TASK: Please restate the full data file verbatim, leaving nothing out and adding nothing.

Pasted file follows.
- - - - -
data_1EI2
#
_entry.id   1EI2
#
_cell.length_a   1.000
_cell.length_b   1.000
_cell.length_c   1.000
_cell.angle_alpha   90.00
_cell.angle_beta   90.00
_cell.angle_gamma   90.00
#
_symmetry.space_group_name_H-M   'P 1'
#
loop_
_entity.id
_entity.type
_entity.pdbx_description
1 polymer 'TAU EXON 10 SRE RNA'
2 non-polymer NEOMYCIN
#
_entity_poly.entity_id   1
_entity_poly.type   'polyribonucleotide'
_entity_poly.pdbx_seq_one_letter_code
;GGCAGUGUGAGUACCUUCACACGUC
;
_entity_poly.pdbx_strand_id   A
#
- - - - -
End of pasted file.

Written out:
data_1EI2
#
_entry.id   1EI2
#
_cell.length_a   1.000
_cell.length_b   1.000
_cell.length_c   1.000
_cell.angle_alpha   90.00
_cell.angle_beta   90.00
_cell.angle_gamma   90.00
#
_symmetry.space_group_name_H-M   'P 1'
#
loop_
_entity.id
_entity.type
_entity.pdbx_description
1 polymer 'TAU EXON 10 SRE RNA'
2 non-polymer NEOMYCIN
#
_entity_poly.entity_id   1
_entity_poly.type   'polyribonucleotide'
_entity_poly.pdbx_seq_one_letter_code
;GGCAGUGUGAGUACCUUCACACGUC
;
_entity_poly.pdbx_strand_id   A
#